After seeing the issue dashboard, Docs and Starlight felt the pressure to triage their issues and accepted the challenge. This brought down Astro's total issue count by 50 only a week after I released the website. (*Editor's note: Well played, Erika.)

Created by Otterlord

View NPM package versions, and calculate a semver range. Useful for calculating ranges for compatible peer dependencies.

You can view the usage across packages on the public Plausible dashboard.

Created by Nate & Chris

A centralized repository for reusable GitHub Action workflows. These actions help us automate common workflows across many different repositories in the withastro GitHub organization. The major benefit of having common workflows in a single location is that maintenance happens in one spot and is automatically rolled out to all of our repositories. Centralized workflows also make it much easier to set up automated workflows for brand new repositories.

When we first started building Astro, we had one central Astro monorepo for all of our code and documentation. This made it easy to share tooling and configuration but it became increasingly difficult to collaborate on many different focus areas as the project grew. While copying and pasting workflow files works for a small handful of repositories, the number of repositories began to grow in the summer of 2023. This automation repository is used by all of our repositories to share merge notifications in our Discord (congratsbot), format our source code with Prettier (format), and automate issue labeling (issue-opened and issue-labeled)

Created by Nate Moore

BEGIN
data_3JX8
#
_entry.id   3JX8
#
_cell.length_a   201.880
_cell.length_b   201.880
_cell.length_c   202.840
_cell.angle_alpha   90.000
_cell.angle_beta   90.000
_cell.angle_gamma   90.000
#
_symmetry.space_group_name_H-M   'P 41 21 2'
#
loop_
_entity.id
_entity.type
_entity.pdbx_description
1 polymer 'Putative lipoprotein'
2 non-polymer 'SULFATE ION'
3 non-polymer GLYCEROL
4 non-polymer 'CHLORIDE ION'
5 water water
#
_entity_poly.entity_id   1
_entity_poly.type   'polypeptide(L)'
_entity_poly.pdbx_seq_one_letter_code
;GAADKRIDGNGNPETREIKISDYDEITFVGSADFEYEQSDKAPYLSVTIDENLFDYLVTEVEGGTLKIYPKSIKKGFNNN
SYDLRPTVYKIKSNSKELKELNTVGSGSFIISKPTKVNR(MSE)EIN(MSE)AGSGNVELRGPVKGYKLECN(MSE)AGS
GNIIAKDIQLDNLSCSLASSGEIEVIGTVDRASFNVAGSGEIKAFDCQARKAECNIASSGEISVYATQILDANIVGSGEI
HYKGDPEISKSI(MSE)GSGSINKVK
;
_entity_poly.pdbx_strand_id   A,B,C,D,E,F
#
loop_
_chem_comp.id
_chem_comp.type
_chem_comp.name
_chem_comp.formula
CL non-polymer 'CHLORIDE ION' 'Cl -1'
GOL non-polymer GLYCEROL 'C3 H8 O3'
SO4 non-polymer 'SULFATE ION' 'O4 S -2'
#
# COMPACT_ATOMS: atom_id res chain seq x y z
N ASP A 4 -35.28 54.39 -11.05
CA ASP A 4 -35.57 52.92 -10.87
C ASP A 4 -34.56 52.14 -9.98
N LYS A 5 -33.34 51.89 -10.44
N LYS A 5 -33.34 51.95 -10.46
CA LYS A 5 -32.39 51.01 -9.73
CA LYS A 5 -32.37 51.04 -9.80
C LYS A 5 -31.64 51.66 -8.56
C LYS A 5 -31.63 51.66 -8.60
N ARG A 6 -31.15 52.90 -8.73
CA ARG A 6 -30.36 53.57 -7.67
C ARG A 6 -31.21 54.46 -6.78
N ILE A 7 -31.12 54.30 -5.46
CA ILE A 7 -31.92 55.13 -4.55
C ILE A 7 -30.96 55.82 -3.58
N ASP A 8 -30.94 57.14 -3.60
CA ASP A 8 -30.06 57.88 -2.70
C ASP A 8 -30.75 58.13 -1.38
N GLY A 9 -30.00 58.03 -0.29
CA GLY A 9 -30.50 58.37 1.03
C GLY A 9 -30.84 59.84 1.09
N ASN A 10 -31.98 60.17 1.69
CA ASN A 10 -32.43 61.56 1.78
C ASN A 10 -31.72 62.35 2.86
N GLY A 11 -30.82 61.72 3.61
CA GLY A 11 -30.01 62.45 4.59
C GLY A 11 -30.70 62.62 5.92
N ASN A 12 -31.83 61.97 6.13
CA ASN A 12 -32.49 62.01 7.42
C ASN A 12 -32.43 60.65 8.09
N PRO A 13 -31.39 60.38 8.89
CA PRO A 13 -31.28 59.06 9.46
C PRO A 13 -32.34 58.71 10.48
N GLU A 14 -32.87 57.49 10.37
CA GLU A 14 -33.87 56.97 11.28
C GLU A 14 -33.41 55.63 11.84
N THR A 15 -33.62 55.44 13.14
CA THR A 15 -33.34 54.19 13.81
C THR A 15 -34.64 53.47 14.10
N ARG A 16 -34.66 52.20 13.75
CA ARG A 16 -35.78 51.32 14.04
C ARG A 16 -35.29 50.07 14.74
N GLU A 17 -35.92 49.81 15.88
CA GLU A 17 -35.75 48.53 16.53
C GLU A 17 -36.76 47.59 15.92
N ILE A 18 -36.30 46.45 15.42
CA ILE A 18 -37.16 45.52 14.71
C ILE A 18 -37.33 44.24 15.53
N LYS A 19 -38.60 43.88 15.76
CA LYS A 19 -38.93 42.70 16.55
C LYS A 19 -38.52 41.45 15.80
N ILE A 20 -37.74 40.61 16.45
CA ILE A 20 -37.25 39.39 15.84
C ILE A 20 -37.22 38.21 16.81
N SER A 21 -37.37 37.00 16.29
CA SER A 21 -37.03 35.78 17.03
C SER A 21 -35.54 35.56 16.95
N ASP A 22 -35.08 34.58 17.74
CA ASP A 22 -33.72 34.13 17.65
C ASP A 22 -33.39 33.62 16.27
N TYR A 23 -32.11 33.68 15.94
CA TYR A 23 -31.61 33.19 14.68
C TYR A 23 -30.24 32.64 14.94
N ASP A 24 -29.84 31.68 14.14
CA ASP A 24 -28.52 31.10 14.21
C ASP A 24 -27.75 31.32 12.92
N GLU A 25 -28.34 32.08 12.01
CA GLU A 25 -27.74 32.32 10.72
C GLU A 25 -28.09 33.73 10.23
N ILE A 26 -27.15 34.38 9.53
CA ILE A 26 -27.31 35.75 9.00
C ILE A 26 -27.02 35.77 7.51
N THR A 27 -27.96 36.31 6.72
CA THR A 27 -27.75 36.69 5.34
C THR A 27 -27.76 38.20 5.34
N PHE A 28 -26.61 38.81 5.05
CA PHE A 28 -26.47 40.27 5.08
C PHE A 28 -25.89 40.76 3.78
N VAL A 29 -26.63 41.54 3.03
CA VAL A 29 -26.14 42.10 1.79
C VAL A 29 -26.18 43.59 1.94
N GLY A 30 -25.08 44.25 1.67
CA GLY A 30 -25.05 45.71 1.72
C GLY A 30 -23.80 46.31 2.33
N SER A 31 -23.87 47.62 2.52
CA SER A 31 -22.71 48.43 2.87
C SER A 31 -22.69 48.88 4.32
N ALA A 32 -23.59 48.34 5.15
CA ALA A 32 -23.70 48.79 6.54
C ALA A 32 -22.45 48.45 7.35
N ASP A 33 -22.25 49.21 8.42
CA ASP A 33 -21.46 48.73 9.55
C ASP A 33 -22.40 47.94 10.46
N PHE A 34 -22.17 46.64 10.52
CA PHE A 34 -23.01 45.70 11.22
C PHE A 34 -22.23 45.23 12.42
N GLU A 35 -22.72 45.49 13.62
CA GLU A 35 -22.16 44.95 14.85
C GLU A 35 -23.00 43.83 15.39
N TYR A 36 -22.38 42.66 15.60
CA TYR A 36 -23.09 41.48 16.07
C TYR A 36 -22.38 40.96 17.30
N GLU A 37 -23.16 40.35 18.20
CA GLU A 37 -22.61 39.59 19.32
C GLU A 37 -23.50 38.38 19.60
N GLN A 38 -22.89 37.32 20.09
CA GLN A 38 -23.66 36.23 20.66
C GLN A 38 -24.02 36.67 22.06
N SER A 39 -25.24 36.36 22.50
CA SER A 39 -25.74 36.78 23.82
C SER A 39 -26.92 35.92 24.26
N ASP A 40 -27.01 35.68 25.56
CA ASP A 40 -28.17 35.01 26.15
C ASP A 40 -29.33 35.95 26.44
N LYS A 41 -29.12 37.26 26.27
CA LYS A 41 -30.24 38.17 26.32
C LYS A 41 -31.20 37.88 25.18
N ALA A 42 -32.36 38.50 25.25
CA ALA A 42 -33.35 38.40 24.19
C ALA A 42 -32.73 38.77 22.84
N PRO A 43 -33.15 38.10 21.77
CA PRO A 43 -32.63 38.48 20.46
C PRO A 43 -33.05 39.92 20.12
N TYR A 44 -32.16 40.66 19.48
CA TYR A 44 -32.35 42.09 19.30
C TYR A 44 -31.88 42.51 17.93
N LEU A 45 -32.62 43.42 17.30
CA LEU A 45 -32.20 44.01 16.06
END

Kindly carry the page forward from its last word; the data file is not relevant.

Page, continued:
An Astro-branded Visual Studio Code theme featuring cool blues, minty greens, and soft purples and Astro’s mascot Houston.

Astro’s brand colors were begging to be turned into a syntax highlighting theme. With some adjustments for contrast and legibility, I am quite happy that this little experiment turned out so well. This theme has been downloaded by 12.5K people on the Visual Studio Code marketplace* and is the default theme for Astro’s Starlight documentation framework. (*Editors note: and 169 on the OpenVSX registry! 😉)

Created by happydev

A playground for the Astro compiler that generates insightful previews of the compiled output of Astro components.

Sparked by the struggle of quickly spotting compiler bugs, I built this to save time on issue troubleshooting. Instead of diving straight into writing tests, now we can just toss some code into the playground, check out the output, and easily spot and show others what’s going wrong — making the whole debugging dance way smoother!

Astro Badges

Created by Chris

Astro Badges celebrates Astro contributors with embeddable images featuring achievements unlocked by GitHub activity in the withastro organization. From Little Green Bug to Constellation Crafter, every one of Astro’s almost 3,500 contributors is here!

Astro Badges started as a weekend project after I noticed the domain was available. It’s grown a lot since then, including a full redesign in collaboration with Astro’s designer, @doodlemarks. Probably the most challenging thing about maintaining it is coming up with fun achievement names, although @sarah11918 is always game to workshop them! My favorite recent addition is probably the SSRsly achievement for people working on Astro’s serverless adapters. Shout out to @Yan-Thomas, @ElianCodes, @natemoo-re, @mayank99, @torn4dom4n, @jacobthesheep, and @TheOtterlord for contributing along the way 🙌